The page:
Here is the continuation of this two-part series based on an article our CTO Cengiz Alaettinoglu published in the APNIC blog. In part one, we looked at how traffic engineering has evolved from an offline model to today’s widely used on-device model based on RSVP-TE. While RSVP-TE has advantages over the offline model, it also presents some challenges. Here, we detail these challenges and show why SDN is a more optimal solution.
A major challenge with RSVP-TE is that it requires tunnels to be formed between each router in the network to get the complete traffic matrix. This leads to what is known as the “n-squared” or “full-mesh” problem, where too many tunnels are created.
For example, a small service provider with 75 routers and 300 links can have 1,600 tunnels (when creating a full mesh). A medium-sized service provider with a little less than 500 routers can have up to 20,000 tunnels, and a large service provider with 1,900 routers and 8,000 links can end up with more than one hundred thousand tunnels (132,000 tunnels to be precise)! Imagine the plight of a network engineer who will have to configure and manage these many numbers of tunnels in their network.
The n-squared problem also creates another issue. RSVP-TE makes use of the behavior of IGP to flood the available link bandwidth through the network. But now, with the n-squared problem, the high number of tunnels created results in IGP propagating more about the available bandwidth than its primary task of propagating the link up and down status through the network.
The other challenge arising from RSVP-TE is the race conditions it triggers when a link fails. Take the case of the medium-sized service provider with 450 routers, 2,000 links, and 20,000 tunnels. While most of the links in this provider network may carry less than 200 tunnels, there can be one link that carries around 1,000 tunnels.
If that one link fails, all the 1,000 tunnels on that link must find a new path. And that means all the headend routers have to run CSPF and re-optimize the tunnels. This triggers a race condition where each headend router associated with the tunnels are independently optimizing for itself, going after the same finite amount of bandwidth without being aware of the other routers’ requirements. When such a condition occurs, some of the tunnels fail to find a path and re-optimize. The result is that on a network-wide scale, re-optimization can be considered to have failed because not all tunnels found a path.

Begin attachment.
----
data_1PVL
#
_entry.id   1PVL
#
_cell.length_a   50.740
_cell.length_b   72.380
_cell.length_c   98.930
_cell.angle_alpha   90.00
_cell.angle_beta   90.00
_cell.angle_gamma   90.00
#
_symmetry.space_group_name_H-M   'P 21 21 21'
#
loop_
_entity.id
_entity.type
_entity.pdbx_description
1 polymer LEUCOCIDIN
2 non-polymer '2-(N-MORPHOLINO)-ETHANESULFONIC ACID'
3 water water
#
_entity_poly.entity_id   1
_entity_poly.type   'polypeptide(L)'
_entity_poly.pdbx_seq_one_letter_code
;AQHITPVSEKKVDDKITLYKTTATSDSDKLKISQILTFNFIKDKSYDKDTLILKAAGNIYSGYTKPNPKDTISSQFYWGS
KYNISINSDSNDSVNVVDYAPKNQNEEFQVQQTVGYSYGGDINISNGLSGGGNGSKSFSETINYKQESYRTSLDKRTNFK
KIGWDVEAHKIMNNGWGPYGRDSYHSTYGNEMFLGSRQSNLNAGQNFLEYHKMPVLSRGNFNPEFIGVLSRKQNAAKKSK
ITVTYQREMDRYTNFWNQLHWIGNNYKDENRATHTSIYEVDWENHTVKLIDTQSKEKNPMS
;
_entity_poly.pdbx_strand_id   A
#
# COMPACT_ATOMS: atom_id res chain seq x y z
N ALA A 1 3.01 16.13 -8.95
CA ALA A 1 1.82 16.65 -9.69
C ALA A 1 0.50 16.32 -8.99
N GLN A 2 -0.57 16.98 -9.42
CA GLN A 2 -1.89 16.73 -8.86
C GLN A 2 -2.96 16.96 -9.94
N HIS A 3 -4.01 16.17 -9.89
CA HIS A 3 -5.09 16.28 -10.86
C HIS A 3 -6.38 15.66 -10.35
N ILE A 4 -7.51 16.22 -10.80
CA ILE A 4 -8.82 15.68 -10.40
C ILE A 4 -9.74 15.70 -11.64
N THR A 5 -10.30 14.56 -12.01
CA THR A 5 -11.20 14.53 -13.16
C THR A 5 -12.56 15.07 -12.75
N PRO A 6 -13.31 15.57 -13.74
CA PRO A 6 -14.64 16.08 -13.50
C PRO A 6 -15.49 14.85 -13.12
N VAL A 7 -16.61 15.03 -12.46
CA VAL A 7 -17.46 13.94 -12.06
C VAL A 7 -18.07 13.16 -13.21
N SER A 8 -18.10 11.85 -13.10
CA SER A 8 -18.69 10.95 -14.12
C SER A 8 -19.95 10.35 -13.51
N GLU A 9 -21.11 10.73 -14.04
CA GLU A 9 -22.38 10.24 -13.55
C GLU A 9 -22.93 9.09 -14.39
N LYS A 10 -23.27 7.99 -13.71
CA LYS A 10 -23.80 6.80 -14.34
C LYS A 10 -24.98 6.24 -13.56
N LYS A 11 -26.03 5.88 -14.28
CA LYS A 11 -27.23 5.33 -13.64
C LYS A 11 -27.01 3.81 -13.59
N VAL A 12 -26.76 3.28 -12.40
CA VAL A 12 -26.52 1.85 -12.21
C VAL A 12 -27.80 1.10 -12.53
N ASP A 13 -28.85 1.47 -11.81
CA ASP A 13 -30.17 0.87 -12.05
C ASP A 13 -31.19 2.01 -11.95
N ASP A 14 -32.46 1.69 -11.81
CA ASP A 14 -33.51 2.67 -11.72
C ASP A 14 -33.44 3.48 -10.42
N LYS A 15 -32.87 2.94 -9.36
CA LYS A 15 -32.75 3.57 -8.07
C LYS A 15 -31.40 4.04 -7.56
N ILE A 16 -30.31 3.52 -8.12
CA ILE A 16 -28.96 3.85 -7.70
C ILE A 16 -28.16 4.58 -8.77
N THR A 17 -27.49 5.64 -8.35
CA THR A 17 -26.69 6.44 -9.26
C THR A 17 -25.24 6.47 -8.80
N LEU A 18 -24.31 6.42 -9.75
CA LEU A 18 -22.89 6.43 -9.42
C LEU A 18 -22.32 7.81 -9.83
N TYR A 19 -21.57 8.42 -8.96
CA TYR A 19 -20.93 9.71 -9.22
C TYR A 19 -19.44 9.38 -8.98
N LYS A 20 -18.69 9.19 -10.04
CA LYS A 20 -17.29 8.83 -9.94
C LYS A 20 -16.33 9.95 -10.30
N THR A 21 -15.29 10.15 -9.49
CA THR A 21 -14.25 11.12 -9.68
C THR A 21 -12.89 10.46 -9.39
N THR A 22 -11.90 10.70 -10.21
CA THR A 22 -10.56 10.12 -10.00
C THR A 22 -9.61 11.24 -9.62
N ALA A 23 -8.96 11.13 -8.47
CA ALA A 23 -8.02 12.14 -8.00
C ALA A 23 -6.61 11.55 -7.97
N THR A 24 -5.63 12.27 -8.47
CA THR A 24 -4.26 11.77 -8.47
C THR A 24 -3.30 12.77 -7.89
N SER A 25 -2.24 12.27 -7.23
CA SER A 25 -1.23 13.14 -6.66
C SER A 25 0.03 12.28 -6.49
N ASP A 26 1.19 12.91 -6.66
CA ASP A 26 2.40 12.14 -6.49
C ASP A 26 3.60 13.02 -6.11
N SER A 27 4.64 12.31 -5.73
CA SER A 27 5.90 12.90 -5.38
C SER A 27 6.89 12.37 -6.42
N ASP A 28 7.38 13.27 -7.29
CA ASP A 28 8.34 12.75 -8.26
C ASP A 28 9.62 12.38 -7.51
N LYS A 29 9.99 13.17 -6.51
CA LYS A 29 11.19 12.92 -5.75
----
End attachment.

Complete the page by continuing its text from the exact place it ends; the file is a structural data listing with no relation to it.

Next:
Combined with the n-squared problem, this means that in a medium-sized service provider network about five percent of the tunnels, which is nearly 1,200 tunnels, are down most of the time. Imagine how high these numbers can go in larger networks. It is very time consuming for engineers to triage why 1,200 tunnels are down at the same time.
Each of the challenges has different solutions. Operators can achieve adaptive traffic engineering – quickly responding to a failure – with a real-time model of the network. The n-squared problem is addressed by creating as few tunnels as necessary, which reduces the IGP as well as the signaling overhead. Network providers can overcome the race conditions – triggered when each router independently tries to reserve bandwidth – by going back to the original global view of the network that was part of the offline traffic engineering model. Finally, software can help with the manageability issues that arise from having n-squared tunnels. And an approach that incorporates all these solutions? Software Defined Networking or SDN.
The SDN-based approach comes from many recent network enhancements. Segment Routing, which can replace RSVP-TE (RSVP-TE can still be used in this approach), is less complex and simplifies the IP/MPLS control plane. It can set up any type of path in the network and also comes with a low overhead. A push-based telemetry based on YANG models provides the traffic matrix replacing NetFlow, which has been traditionally used to create traffic matrices. The real-time topology of the network comes from the SDN controller, which is part of the network control plane.
Finally, the actual task of traffic engineering is once again removed from the router and moved onto an SDN application. The SDN application not only responds to traffic demands based on the real-time network state, but it can also be programmed to handle future traffic demand.
For example, it can reserve bandwidth for a big game later in the week, which cannot be done by routers that respond only to current demands. In addition, SDN applications do not need IGP to know the bandwidth availability and instead support both push-based telemetry (YANG) as well as the traditional NetFlow to get the traffic matrices.
The SDN application now takes care of computing the path and allocating the bandwidth for the entire network. This centralized approach addresses both the key challenges of on-device traffic engineering. It overcomes race conditions because the SDN app has a global network view, which allows for network-wide resource optimization. It also provides the ability to overcome the n-squared problem by creating tunnels only if needed and if they will have a positive impact.
Network providers also benefit from freedom of choice if traffic engineering is shifted to a stand-alone, third-party application rather than depending on the SDN controller. This way, if they come across a new SDN application with more features or a better algorithm, they can shift to it without being locked down by the SDN controller or the dependent routers.
This is why the SDN application-based approach is the best solution to overcome traffic engineering challenges. Network providers can transform their networks to be scalable and flexible to handle the ever-changing demands of users.